Mitchell v. Mitchell

Annotate this Case

194 A.2d 828 (1963)

Willie MITCHELL, Appellant, v. Walter R. MITCHELL, Appellee.

No. 3302.

District of Columbia Court of Appeals.

Submitted September 9, 1963.

Decided November 4, 1963.

James Shenos, Washington, D. C., for appellant.

Barrington D. Parker, Washington, D. C., for appellee.

Before HOOD, Chief Judge, and QUINN and MYERS, Associate Judges.

*829 MYERS, Associate Judge.

Appellant wife appeals from a final judgment granting her husband an absolute divorce for desertion, permanent custody of a minor child, and complete ownership of certain jointly-held property.

She claims first that the trial judge erred (a) in holding that, since September, 1958, she had abandoned all marital duties when her evidence showed she had lived with her husband under the same roof for a portion of the statutory two-year period, and (b) in finding that the husband had not condoned her desertion. We do not, however, reach these issues as the uncontradicted facts reveal that the statutory grounds for divorce for desertion were not present.[1]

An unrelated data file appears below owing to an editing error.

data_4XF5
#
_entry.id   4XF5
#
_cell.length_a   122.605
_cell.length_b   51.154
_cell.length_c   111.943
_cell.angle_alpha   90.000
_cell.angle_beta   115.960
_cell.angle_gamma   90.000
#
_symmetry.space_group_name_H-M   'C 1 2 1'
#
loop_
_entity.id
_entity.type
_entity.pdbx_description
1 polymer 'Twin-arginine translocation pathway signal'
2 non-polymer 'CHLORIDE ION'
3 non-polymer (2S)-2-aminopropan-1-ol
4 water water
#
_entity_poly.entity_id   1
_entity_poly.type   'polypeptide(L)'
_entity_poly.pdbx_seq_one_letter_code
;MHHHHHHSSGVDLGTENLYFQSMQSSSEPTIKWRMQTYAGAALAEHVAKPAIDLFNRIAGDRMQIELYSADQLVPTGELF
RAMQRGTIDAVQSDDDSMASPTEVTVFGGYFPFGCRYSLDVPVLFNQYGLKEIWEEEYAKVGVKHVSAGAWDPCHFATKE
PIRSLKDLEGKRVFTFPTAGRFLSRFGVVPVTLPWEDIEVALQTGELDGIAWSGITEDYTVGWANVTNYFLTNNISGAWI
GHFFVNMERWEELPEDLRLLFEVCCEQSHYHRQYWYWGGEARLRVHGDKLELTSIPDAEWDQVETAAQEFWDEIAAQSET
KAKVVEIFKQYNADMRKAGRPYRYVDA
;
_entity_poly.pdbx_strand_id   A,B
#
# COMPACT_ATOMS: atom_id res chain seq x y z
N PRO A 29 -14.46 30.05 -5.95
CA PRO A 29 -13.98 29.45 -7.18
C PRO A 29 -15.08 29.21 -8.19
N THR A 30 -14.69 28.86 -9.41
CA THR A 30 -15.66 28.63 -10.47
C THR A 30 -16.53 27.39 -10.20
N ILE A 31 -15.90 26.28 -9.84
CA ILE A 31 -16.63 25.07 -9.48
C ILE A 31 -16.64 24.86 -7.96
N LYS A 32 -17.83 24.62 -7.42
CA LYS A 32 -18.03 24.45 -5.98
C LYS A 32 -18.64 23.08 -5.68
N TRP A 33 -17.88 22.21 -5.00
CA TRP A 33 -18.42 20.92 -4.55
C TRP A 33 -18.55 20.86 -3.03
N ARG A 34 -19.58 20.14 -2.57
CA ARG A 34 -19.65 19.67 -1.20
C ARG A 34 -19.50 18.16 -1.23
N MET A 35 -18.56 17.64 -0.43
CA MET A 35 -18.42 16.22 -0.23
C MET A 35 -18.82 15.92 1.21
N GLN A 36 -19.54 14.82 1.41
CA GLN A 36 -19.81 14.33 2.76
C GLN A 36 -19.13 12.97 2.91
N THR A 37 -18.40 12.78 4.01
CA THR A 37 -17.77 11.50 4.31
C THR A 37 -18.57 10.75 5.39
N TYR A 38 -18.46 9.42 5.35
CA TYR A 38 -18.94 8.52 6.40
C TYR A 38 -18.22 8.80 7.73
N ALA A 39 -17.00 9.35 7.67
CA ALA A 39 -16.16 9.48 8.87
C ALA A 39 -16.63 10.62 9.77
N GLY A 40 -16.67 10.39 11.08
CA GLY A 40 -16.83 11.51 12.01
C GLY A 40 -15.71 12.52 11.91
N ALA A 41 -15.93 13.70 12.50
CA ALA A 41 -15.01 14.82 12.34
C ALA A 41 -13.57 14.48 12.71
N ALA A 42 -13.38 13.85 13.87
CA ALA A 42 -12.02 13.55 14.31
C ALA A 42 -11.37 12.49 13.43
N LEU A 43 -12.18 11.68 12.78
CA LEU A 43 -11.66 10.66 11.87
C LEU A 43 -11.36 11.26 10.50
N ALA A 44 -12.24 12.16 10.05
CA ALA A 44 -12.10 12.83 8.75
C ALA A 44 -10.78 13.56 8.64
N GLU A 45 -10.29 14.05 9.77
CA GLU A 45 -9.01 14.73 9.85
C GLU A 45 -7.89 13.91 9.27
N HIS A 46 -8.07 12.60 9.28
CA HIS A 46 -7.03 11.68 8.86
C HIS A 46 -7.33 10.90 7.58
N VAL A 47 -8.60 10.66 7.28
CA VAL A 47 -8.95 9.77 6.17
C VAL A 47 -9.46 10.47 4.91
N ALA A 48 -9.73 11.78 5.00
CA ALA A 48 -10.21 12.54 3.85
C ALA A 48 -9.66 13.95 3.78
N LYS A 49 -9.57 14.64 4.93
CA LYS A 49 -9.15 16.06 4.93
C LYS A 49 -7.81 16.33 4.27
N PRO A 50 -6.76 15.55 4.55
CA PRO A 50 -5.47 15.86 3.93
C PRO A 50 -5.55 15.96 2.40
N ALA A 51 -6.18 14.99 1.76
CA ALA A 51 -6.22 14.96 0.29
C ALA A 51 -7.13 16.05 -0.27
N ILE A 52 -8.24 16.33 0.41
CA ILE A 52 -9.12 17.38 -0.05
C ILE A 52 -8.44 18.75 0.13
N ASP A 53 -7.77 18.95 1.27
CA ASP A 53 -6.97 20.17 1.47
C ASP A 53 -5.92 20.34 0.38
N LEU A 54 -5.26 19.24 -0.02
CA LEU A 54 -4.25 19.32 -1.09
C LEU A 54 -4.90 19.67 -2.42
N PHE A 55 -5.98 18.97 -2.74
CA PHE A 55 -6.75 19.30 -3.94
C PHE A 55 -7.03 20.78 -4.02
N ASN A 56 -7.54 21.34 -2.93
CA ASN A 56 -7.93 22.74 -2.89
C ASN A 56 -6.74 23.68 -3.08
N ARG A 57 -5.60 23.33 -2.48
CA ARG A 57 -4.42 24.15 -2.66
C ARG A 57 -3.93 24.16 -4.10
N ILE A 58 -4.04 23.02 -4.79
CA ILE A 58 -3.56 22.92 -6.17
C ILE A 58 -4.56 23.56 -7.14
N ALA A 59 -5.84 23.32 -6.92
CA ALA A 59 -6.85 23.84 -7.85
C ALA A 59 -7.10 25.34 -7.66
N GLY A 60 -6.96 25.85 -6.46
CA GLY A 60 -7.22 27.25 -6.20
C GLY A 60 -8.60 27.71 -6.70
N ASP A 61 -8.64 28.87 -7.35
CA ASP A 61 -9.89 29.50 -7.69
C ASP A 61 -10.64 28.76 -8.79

Both parties concede that they lived together in the marital abode in the District of Columbia until September, 1958, when the wife went to Georgia. There is conflict between them as to the reason for her departure. The husband insists she left him without justification and without his consent; she asserts she went to Georgia with his consent and to take advantage of temporary employment there. On June 22, 1959, the husband, upon his complaint, was granted a final decree for a legal separation from bed and board for cruelty.[2] Both parties admit, however, that thereafter, on holidays and during vacations, the wife lived and visited the minor child at the husband's home in the District of Columbia, but the trial court found there was no cohabitation between the parties.